“Stress uses up the body’s vitamin B, which will have an affect on your hair,” says Sara G Allison. In rare cases certain diseases such as diabetes and thyroid problems can also cause premature greying.
“Generally speaking, going grey is only premature if you notice it at an earlier age than others in your family,” adds Sara.
“See your GP if you experience excessive thirst or extreme fatigue. Otherwise see a qualified trichologist.”
Hair care: Take a vitamin B supplement if you are under stress. Avoid smoking and alcohol. B Vitamins also support your skin and nails.
5. Shorter layers on top
Have you noticed that you have shorter layers on top caused by breakages in new hairs growing through? If so, it’s likely you don’t have enough protein in your diet.
“This weakens the hair and leaves it less resistant to heat and chemicals,” explains Sara.
Your hair will need some serious TLC to recover. So eat well and avoid overprocessing it, ensuring you use heat protection products before styling. Sugary foods can affect absorption of protein so steer away from sweets too.
Haircare: Eat a palm-sized portion of protein at each meal. Make smoothie out of your favorite fruits and add 2 spoons of Whey protein.
Bald spots along the hairline
If you’re a fan of the “Croydon facelift” you may be suffering from traction alopecia, where the follicles have been permanently damaged by pulling hair too tightly. This is a fairly common problem, particularly among women of Afro-Caribbean origin,” says Dr Shahmalak.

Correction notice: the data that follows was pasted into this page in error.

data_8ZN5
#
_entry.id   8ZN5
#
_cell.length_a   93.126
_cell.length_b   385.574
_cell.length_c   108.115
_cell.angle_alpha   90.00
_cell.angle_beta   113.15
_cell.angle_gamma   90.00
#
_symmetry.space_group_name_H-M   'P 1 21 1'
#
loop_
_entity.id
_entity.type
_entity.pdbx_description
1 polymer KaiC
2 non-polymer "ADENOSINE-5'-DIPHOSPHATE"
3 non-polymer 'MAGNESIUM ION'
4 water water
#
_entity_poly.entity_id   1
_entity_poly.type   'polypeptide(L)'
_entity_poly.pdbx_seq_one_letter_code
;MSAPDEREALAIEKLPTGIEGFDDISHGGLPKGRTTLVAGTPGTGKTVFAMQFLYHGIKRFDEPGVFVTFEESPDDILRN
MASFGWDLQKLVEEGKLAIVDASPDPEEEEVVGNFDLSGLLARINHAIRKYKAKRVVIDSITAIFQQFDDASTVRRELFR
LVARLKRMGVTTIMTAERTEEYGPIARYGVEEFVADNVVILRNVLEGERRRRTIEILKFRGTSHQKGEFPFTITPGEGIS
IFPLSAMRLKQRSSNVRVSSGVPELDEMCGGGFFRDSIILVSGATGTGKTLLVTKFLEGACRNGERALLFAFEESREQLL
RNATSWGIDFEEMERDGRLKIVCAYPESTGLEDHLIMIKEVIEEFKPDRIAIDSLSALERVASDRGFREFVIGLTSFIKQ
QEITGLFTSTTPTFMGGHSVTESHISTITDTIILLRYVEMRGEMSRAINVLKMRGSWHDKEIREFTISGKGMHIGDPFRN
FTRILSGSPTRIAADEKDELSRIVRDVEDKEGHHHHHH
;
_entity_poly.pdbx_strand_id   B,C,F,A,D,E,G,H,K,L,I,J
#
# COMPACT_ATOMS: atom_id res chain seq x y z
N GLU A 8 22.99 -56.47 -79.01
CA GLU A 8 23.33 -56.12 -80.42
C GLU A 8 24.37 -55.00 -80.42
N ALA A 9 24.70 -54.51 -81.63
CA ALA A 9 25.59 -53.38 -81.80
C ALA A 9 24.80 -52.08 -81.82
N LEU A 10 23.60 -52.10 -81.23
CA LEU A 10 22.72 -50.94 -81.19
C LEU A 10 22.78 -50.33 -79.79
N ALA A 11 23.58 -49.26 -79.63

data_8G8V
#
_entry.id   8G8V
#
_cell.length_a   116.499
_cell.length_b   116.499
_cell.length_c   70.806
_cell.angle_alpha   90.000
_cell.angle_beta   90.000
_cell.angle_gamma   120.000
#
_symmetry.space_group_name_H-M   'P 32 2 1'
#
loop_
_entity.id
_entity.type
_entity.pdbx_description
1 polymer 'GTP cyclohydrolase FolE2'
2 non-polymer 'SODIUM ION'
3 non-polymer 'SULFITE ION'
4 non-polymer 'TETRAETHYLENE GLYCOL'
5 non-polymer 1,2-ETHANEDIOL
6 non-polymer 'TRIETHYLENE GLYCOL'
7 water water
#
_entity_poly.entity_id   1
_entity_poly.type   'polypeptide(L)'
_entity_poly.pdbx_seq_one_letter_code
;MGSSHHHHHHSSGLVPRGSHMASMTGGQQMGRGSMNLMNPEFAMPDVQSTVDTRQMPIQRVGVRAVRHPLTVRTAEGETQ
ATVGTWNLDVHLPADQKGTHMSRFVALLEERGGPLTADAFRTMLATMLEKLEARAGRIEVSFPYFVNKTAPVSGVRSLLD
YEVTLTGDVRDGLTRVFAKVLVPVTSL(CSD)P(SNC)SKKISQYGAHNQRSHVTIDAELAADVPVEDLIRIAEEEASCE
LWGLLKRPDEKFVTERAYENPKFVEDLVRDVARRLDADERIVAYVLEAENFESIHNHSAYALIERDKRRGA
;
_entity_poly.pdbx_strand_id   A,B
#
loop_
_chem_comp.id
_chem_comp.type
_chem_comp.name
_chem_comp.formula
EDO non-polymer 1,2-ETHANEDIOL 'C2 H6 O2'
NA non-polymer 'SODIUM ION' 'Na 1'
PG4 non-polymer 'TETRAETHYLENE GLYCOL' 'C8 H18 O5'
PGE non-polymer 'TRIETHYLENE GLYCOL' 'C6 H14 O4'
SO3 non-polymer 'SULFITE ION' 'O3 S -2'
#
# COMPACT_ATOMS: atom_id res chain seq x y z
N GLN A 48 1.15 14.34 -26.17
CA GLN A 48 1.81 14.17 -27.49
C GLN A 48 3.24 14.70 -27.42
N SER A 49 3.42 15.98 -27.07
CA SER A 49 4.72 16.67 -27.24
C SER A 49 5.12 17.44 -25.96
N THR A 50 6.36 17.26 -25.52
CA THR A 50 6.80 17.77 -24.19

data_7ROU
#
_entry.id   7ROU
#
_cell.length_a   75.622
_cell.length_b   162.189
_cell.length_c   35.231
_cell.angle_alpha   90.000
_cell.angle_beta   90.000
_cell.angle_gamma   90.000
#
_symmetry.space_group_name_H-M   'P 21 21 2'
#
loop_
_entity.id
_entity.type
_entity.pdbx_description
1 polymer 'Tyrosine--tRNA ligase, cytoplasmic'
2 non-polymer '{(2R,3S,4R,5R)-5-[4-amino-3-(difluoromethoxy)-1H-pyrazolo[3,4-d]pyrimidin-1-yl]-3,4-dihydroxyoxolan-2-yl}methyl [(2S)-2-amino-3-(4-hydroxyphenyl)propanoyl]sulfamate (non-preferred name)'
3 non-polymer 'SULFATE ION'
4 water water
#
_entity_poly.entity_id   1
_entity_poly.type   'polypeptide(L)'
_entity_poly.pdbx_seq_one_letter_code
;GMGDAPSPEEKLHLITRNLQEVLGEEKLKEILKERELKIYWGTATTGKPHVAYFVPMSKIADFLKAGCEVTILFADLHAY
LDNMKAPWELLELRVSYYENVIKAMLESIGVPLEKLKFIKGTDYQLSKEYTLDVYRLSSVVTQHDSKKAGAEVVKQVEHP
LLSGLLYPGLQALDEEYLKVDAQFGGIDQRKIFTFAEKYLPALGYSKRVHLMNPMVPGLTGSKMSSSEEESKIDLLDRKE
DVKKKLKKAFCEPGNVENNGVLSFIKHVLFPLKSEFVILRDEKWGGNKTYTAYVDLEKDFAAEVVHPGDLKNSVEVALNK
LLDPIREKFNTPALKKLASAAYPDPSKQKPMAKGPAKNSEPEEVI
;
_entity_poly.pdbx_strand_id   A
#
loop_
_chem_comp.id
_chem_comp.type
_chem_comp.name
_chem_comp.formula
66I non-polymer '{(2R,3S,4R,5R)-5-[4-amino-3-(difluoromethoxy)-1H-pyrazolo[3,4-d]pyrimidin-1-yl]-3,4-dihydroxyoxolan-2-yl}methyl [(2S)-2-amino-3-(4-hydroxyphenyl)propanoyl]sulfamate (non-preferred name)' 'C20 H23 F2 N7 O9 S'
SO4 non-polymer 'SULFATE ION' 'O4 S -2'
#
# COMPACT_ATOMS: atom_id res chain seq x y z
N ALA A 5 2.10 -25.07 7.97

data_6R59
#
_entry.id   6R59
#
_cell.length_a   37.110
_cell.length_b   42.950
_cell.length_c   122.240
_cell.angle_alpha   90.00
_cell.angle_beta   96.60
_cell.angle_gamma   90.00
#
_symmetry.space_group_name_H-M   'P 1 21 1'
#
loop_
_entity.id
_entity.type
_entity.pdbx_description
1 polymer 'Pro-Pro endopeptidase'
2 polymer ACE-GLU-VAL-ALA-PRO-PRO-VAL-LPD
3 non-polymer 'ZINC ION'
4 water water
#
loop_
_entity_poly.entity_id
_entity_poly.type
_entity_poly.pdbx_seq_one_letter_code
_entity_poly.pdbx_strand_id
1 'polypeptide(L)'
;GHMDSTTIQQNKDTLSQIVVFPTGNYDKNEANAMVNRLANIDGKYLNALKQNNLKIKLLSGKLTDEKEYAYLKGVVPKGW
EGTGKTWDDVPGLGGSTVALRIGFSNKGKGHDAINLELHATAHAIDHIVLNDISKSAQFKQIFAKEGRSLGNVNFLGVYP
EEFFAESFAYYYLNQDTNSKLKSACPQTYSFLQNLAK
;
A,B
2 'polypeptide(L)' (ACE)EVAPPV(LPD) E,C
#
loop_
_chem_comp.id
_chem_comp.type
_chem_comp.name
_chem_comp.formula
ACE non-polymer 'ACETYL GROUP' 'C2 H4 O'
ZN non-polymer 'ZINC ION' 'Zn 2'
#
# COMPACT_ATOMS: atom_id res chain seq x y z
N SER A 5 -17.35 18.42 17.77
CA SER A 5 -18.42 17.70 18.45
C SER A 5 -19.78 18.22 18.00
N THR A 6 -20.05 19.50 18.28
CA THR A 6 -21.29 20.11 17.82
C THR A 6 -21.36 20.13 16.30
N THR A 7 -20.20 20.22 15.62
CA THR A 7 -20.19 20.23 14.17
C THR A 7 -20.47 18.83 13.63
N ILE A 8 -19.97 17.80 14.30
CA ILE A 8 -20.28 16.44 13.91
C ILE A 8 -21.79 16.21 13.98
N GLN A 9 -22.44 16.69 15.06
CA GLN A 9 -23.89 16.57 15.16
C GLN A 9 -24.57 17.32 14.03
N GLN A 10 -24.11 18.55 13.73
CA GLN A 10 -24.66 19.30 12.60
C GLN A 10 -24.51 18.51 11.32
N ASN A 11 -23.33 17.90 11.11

“Causes include wearing your hair in a tight ponytail, braids or cornrows, dreadlocks, hair weaves or wigs attached with glue – even wearing a turban incorrectly. And it doesn’t only affect women. Calum Best, a hair transplant patient of mine, damaged his hair permanently by wearing it tightly pulled back in his early 20s.”
Hair care: If you spot the signs early enough and stop whatever is causing it the hair should repair itself. Also take a good hair supplement to boost your hair health.
6. Receding hair
This doesn’t just happen to older men and, says Dr Shahmalak, can be caused by a lack of diet nutrients.
“Hair can recede as a result of crash diets,” he says. “If you cut corners it will be reflected in your hair. It will look lacklustre, fall out and reflect your overall ill health.”
However, receding hair is also common among women with Polycystic Ovary Syndrome.
“Women with PCOS can develop facial hair and new hair on their arms, chest and buttocks, yet recede on the scalp,” says Dr Shahmalak.
What to do: If you experience any other PCOS symptoms such as irregular periods or weight gain, ask your GP to investigate. Sticking to a well-balanced diet should solve the problem otherwise make sure you get plenty of vitamins for hair growth, like B-vitamins.
7. vitamins and hair
If you are not eating well enough you might have a vitamin deficiency and you'll need to adjust your eating habit to get more vitamins for your hair. Our hair need vitamins to stay healthy. Not eating balanced healthy meals can effect your hair health. Try to add B-vitamins, selenium, zink and vitamin A to your diet for healthy and thick hair. You can do this by adding food to your diet that contains these vitamins or taking hair loss supplements. These hair loss supplements also contain vitamins for skin and nails.